Péplum (1997)- Considered by many to be Blutch’s finest, this wonderful epic tale of ancient Rome, right at the end of its greatness, Blutch drew on Fellini’s Satyrico, Pasolini’s Medea and Shakespeare, particularly Welles’ Othello and Falstaff.

‘Thrilling and hallucinatory, vast in scope yet unnervingly intimate, Peplum weaves together threads from Shakespeare and the Satyricon along with Blutch’s own distinctive vision. His hypnotic storytelling and stark, gorgeous art pull us into one of the great works of graphic literature.’

 

Le Petit Christian – described as ‘false autobiography’ by Blutch, Le Petit Christian was two volumes taking Blutch back to memories of childhood and his passion for cinema and comics. Again, completely different to his other work,  with a lovely lightness of line embodying the youth he protrays.

 

Vitesse Moderne (Modern Speed, 2002) – Blutch’s first work in colour, another innovation and reinvention –

‘Modern-day Paris. One night, as she’s leaving rehearsal, Lola, a young dancer, is approached by Renée. She introduces herself as a writer, and asks Lola if she could share her life for a while in order to gather material to write a book about her. Despite not feeling entirely comfortable with the idea, Lola accepts. The very next day, Lola and Renée experience the strangest day of their lives, involving an absent father who reappears at random points throughout the book, a bashful but psychopathic admirer, Omar Shariff, and a huge spider… All this is set against a backdrop of a general power cut, a highly demanding dance class and a very rainy day. In the world of today, where everything goes too quickly, twenty-four hours is sometimes enough to change your life.’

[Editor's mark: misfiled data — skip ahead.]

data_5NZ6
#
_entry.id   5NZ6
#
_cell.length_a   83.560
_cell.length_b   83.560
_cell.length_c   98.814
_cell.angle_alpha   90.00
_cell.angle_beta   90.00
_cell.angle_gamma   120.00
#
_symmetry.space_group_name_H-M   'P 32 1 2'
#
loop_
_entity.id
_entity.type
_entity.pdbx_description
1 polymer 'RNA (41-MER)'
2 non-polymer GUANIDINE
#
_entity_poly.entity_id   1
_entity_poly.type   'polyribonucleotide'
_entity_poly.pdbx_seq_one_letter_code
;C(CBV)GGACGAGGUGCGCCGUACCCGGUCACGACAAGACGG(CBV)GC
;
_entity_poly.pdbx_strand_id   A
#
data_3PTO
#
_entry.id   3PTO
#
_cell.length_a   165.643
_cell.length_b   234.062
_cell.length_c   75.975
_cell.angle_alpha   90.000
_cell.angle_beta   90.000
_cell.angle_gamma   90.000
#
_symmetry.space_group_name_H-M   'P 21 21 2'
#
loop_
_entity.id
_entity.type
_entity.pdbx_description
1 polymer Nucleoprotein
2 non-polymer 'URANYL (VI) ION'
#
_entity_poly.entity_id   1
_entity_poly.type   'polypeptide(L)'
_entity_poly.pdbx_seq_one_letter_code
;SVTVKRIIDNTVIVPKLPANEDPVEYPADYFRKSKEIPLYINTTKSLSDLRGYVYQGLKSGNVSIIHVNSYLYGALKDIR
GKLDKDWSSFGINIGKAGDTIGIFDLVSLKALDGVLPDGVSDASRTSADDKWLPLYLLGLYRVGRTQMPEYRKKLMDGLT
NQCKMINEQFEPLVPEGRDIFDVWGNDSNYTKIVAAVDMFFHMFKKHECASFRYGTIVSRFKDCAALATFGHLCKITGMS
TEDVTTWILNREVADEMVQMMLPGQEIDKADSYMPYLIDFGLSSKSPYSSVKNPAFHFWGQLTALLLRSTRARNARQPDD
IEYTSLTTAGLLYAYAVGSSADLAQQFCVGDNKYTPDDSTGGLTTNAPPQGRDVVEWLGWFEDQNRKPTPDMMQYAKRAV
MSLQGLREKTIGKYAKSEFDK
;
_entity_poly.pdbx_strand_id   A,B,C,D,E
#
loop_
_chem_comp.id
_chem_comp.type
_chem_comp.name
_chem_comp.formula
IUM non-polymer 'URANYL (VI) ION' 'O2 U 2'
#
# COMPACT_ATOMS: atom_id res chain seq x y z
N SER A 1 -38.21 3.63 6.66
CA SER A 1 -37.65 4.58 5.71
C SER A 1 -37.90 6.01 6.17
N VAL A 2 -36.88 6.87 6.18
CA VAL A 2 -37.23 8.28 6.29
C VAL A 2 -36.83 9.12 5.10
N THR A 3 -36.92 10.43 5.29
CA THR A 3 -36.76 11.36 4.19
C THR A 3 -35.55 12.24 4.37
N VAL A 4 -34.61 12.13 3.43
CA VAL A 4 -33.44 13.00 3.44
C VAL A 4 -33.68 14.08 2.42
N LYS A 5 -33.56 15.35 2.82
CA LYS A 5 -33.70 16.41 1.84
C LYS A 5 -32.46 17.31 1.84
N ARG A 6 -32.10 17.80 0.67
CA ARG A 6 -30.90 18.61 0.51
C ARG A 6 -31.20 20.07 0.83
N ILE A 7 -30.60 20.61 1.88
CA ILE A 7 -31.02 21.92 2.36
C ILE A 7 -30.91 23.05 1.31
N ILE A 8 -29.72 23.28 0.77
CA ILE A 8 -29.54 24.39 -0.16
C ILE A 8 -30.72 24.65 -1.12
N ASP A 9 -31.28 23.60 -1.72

So Long, Silver Screen (Pour en Finir Avec le Cinéma, 2011) – this focuses once more on Blutch’s love of cinema, including reproducing scenes on the comics page.

 

Lune l’envers (Dark Side of the Moon, 2014). This is Blutch’s sci-fi piece, of sorts, telling of a near-future world, albeit one where the main character, Lantz, also a comic artist, could be seen as Blutch looking once more to himself.

‘The world is a huge factory, and the factory is the world. This world is presided over by “The Orifice,” the company which revolutionized the working method. You put your hands inside two holes, and you work, without you (or anybody) actually knowing what you’re working on… In the midst of all this is Lantz. Lantz is a comic book author. He’s the one who came up with the New New Testament, the bestseller that the entire economy depends on. Problem is: he’s got writer’s block. Riddled with doubt, he doesn’t know what he wants anymore, and his various frustrations are making him miserable. Lantz reflects the daily life of many among us. Will he be able to find an honorable way out of his psychological battles?’

 

Total Jazz (2004) – Again exploring his interests, Blutch’s collection of jazz-themed comics, short stories and vignettes explores the music and the jazz scene.

‘Drawn in a range of styles as improvisational as Coltrane and Mingus — everything from loose linework to tight pen and ink to gestural pencils — Blutch captures the excitement of live performance, the lovelorn, and the Great Jazz Detective, who is out but not down.’

 

 

Now, a few random beauties…

 

And we’ll end with this, picked up by Wim Lockefeer at his Sparehead blog

‘In 2002 the Dupuis series, Les Tuniques Bleues, one of the most succesful ongoing series ever, celebrated its 50th book with a special edition of Spirou Magazine.

With a character named Blutch, what better cartoonist to create a spoof than French literary comics hero Blutch? In this two-page story, Blutch plays on the naming confusion, on the difference between generations of comics and their creators, and on the influence of comics on the kind of person you become.’

Art For Art’s Sake – this week we take an extended look at one of Europe’s greats, Blutch (Christian Hincker).COMICONRead More